Texas Rangers #1
On Sale: January 29, 2013
Featuring: James Beck; Lara Church
Paperback / e-Book
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Mass Market Paperback (reprint - February 2018)
Thriller | Romance Suspense
James Beck has just returned to Ranger Division Headquarters
after three weeks on administrative leave with no regrets
about angering the higher ups or disobeying orders by
pursuing the politically well-connected bigwig he was
certain was the killer of ten-year-old Misty Gray. Today,
he's facing murder again, this time a killing seemingly
linked to one in San Antonio. Both involved young, blonde
women found dead and wearing white dresses. When a penny is
discovered in the hand of the new victim, alarms go off for
Beck as he recalls a case of serial murders in Seattle that
was never solved. Six women were strangled. All were blonde
and found wearing white dresses, and each held a penny in
her hand. The seventh victim survived.
Fear kept Lara Church moving from town to town for the last
seven years, until eight months ago when her grandmother
died. Lara inherited the home and land just outside of
Austin where she had spent all of her childhood summers. The
house had been a place of refuge for Lara and, though she
had planned to settle the estate and leave, she remained,
setting up her dark room, diving deeper into her art and
accepting a job teaching photography. Comforting memories
help hold her there, but those are not the ones that matter
She wants what she can't remember--being raped, beaten and
strangled, her attacker, and the clues that could lead to
the Seattle Strangler. Two months after the attack, Lara,
whose name was never released, dyed her blonde hair brown,
packed her bags and left Seattle forever, hoping to protect
her identity and escape the constant pressure to remember.
Lara's only just begun to believe that she may be able to
stay in one place, that she may have a chance at a normal
life, when Beck shows up demanding her help. But she's
already tried to remember, over and over again, to no avail.
There's no way she's going to let Beck drag her back to
hell, back into the world of shrinks and crime scene photos
that had nearly driven her insane.
Yet, as the killing continues, a mother's plea pulls Lara
into the heart of the investigation, struggling to remember
and to face the terror, even as her home and life are
invaded. Threats mount, the killer draws closer, and nothing
and no one is what they seem to be.
Interviews for The Seventh Victim
A Q&A With Mary Burton, Bestselling Author of
THE SEVENTH VICTIM The Seventh Victim December 20, 2012
15 comments posted.
Re: The Seventh Victim
Setting is an extra character in a book. Great cover!
(Kathy Sullivan 11:26am December 30, 2012)
Of course the setting is a character - and influences the character of the book! How much time do people spend indoors or outdoors? What influences them... weather, bears in the woods, city muggers? Are they steeped in history or covering vast distances? Read Nevada Barr's books about a National Parks Ranger in various parks to see the difference it makes.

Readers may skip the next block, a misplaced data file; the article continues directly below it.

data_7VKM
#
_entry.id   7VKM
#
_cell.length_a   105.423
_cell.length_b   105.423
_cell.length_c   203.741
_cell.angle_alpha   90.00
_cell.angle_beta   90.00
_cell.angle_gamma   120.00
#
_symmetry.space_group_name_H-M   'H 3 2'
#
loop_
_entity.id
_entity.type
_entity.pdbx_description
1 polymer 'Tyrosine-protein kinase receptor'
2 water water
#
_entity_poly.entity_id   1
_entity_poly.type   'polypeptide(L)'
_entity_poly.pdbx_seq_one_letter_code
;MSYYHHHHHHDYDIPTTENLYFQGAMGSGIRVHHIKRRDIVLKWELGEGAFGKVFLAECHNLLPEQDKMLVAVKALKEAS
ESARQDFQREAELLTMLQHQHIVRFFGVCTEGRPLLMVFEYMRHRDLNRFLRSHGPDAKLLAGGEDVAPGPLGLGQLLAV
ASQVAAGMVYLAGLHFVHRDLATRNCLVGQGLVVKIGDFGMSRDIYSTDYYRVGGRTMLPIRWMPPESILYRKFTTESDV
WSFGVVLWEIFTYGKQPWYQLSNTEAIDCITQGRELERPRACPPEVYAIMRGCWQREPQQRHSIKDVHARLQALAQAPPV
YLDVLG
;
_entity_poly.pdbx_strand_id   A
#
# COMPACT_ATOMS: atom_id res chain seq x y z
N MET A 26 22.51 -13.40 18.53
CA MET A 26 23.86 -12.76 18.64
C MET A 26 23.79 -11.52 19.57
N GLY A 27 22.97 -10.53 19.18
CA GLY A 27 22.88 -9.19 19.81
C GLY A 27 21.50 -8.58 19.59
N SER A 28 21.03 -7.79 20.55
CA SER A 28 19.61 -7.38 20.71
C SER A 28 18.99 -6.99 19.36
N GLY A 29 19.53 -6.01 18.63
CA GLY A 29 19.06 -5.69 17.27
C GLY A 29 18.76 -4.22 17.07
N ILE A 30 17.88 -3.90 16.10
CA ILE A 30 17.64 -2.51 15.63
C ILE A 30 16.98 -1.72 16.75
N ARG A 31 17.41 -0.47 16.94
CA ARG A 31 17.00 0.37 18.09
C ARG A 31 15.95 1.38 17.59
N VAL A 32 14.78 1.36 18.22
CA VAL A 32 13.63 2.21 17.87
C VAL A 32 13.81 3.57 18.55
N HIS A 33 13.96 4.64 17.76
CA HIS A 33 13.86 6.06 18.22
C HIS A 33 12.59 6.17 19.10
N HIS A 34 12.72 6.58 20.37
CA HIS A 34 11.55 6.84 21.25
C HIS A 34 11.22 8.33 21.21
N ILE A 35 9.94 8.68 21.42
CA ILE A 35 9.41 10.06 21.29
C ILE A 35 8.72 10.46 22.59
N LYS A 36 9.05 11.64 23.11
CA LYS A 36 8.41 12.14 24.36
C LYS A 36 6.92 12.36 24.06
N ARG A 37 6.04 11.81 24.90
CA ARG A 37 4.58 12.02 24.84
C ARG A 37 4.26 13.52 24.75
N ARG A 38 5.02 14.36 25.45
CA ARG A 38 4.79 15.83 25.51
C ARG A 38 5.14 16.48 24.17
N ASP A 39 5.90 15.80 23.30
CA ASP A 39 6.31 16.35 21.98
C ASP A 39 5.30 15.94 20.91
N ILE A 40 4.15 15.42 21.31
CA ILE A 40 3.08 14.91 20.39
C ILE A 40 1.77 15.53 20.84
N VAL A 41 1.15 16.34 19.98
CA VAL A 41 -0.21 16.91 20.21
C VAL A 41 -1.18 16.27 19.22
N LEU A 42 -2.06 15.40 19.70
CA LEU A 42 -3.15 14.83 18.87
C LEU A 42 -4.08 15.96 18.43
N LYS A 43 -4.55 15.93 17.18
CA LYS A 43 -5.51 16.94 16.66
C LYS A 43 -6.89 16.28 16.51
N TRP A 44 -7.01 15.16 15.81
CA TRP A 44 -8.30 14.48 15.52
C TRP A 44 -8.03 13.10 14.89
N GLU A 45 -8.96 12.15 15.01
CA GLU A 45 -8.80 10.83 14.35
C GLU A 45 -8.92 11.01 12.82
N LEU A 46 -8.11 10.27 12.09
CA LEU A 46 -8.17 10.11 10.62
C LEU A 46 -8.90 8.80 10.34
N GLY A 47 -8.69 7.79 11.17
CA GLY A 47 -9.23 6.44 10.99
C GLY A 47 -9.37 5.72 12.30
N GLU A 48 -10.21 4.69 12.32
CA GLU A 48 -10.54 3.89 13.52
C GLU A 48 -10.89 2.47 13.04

(Clare O'Beara 11:45am December 30, 2012)
Setting creates a character as well as the outside forces that influence them. Thanks for the pics and exploring TX.
(Carla Carlson 4:19pm December 30, 2012)
Oh yes - the setting is SO important - that can make or break the story!
(Felicia Ciaudelli 7:28pm December 30, 2012)
I can see why you chose Austin for your setting. The book sounds so exciting, and I can't wait to read it!! It's just the perfect book to curl up with this Winter, with a good cup of hot chocolate, and find out how the story unfolds!! It was also exciting to find out the background on the story!! Have a very Happy and Healthy New Year!!
(Peggy Roberson 8:42pm December 30, 2012)
Thank you all for your comments!
(Mary Burton 9:38pm December 30, 2012)
I never considered the setting as a character, but after reading your comments, I absolutely agree. Thank you for your insight.
(Robin McKay 7:59am December 31, 2012)
Austin in a lovely city----sure wish I was there now instead of in cold Minnesota.
(Sue Farrell 10:42am December 31, 2012)
I think setting as character is why so many writers invent their own
town/area and set a series in it. And we all love them. :)
(Penny Mettert 4:44pm December 31, 2012)
I have never been to Austin, Texas and through the book, I will learn about the city. I love the title of the book.
(Kai Wong 7:51pm December 31, 2012)
setting to me creates the atmosphere and the characters in the novel
(Danielle McDonald 8:24pm December 31, 2012)
My sister lived in Austin for 20+ years... I'll have to buy this book for her so she can read about all the places she's been to.
(Donna Holmberg 10:34pm December 31, 2012)
The content written in too are great. Informative and the data is accurate. Very helpful. I am inspired by your hard work and obviously this blog is perfect. Thanks!! I'm wearing my funny geek t-shirts, just saying.
(Jazon Tare 10:51pm January 7, 2013)
I've read books written with the setting in St. Louis, and you can definitely
tell if the author has ever lived here. I hate to read one where you can tell
(Susan Falkler 12:01pm January 9, 2013)
I agree that the setting is a character with dimensions and personality. It gives a mantle on which action takes place and offers a landscape for escape or for chase scenes.
(Alyson Widen 2:08pm January 24, 2013)
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